Flashcards in H: Muscle Tissue Deck (42):
What is the name for the cytoplasm in a muscle cell?
Smooth ER in a muscle cell?
Plasma membrane in a muscle cell?
What are two alternate names for a muscle cell?
Muscle fiber or Myofiber
What are the three hierarchies of muscles?
Muscle cell -> muscle tissue -> muscle organ
What are the four special characteristics of muscle tissue?
What are the four major functions of muscle tissue?
1. Producing movement
2. Maintaining Posture
3. Stabilizing joints
4. Generating heat
Which type of muscle tissue is under voluntary control?
Skeletal Muscle cells produce _____ and ______ contractions.
What is a major defining characteristic of skeletal muscle?
Long multinucleate fibers. One cell can span the entire length of the muscle.
Cardiac muscles produce _____ and _____ contractions.
What is a defining characteristic of cardiac muscle?
Intercalated discs that joint the branched uninucleate cells.
________ muscle fibers are striated but are very uniform, while _______ muscle fibers are striated but do not follow a uniform shape.
_______ muscle fibers produce weak, slow contractions.
Which muscle fiber does not have striations?
Which muscle fibers have central nuclei and arrange closely to form sheets?
Where is smooth muscle found?
In the walls of hallow organs.
Type I muscle fibers are ____, while type II muscle fibers are ____.
Type I muscle fibers derive energy from what process?
Aerobic oxidative phosphorylation of fatty acids
Type I muscle fibers have many _______ and lots of _______ (give it its dark red color).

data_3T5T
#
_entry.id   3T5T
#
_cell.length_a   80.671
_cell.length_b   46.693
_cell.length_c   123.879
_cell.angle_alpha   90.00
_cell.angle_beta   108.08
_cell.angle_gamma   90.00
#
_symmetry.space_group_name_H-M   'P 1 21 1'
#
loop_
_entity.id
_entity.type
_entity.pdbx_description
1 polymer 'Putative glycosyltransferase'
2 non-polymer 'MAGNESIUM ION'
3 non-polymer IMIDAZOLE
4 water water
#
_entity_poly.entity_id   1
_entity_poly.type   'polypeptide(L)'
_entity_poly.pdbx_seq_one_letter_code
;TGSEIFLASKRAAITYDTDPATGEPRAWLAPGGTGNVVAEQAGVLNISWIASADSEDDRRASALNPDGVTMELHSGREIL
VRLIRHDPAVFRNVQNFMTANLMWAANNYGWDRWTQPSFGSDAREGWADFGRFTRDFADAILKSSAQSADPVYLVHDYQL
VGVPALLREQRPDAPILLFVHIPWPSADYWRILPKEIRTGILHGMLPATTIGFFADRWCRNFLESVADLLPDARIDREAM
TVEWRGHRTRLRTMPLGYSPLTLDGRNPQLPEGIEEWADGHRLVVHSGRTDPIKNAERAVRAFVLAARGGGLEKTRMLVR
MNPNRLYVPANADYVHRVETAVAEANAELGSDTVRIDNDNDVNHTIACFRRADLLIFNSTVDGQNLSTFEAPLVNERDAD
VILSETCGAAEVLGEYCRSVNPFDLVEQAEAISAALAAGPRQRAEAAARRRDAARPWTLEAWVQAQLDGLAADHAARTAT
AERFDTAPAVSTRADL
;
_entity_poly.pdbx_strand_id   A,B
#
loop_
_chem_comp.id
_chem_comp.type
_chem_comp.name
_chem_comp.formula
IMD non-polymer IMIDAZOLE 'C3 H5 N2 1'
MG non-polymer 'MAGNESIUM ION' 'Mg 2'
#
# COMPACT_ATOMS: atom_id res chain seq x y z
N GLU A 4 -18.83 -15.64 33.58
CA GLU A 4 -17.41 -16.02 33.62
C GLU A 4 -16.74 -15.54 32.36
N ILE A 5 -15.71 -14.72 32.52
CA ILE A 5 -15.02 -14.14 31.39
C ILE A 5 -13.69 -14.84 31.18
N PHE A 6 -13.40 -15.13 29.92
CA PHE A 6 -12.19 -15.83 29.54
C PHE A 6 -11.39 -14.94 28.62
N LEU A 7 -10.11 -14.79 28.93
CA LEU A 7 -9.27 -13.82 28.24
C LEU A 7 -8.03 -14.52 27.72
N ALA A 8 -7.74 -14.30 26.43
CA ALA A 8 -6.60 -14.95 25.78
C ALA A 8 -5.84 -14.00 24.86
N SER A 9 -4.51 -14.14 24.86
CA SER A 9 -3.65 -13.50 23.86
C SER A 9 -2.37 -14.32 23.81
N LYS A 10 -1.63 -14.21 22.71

T/F: Type IIb muscle fibers have more mitochondria and myoglobin, but less glycogen.
Type IIa: many mitochondria, lots of myoglobin and glycogen
Type IIb: fewer mitochondria and myoglobin, but LOTS of glycogen (gives it pale color)
Which types of skeletal muscle fibers are adapted for rapid contractions, but fatigue quickly?
As fibers go from red (type I) to white (type IIb) what are the major physiological changes that occur?
Go from primarily aerobic oxidation (red, type I) --> oxidative metabolism and anaerobic glycolysis (intermediate, type IIa) --> primarily anaerobic glycolysis (white, type IIb)
A __________ __________ is a chemical synapse between a motor neuron and a skeletal muscle fiber.
Neuromuscular junction (aka motor end plate)
What does a motor unit consist of?
The motor neuron and all the muscle fibers it innervates.
What are the lateral boundaries of a sarcomere?
What is the center line of a sarcomere?
What are the thin filaments?
What are the the thick filaments?
What is found in the A band?
Combination of myosin and actin
What is found in the I bands?
Only actin. No myosin.
The lengths of what do not change during muscle contraction?
Thin and thick filaments.
The ______ ______ and ______ _______ shrink and eventually disappear during muscle contraction.
H zone; I band
Describe the "excitation" steps in excitation-contraction coupling?
1. Action potential moves along sarcolemma and down the T tubules
2. Ca2+ release from terminal cisternae of SR
3. Ca2+ binds to troponin, troponin changes shape removing binding sites of tropomyosin, exposing actin active sites
Describe the "contraction" steps in excitation-contraction coupling.
1. Myosin cross bridges alternately attach and detach to actin, pulling the actin toward the m line. ATP powers the process.
2. Removal of Ca2+ by active transport into SR once action potential ends.
3. Tropomyosin blockage restored and muscle fiber relaxes ending contraction
What chemicals are released during the working stroke of myosin?
ADP and phosphate
What does a skeletal muscle organ consist of?
1. Skeletal muscle tissue
3. Nerve fibers
4. Connective tissue
Where is endomysium found in skeletal muscle?
Between the fibers
Where is the perimysium found in skeletal muscle?
Around fascicles (bundles of muscle fibers).
Where is the epimysium found in skeletal muscle?
Surrounding the entire organ
T/F: Cardiac muscle cells contain larger mitochondria than skeletal muscle cells.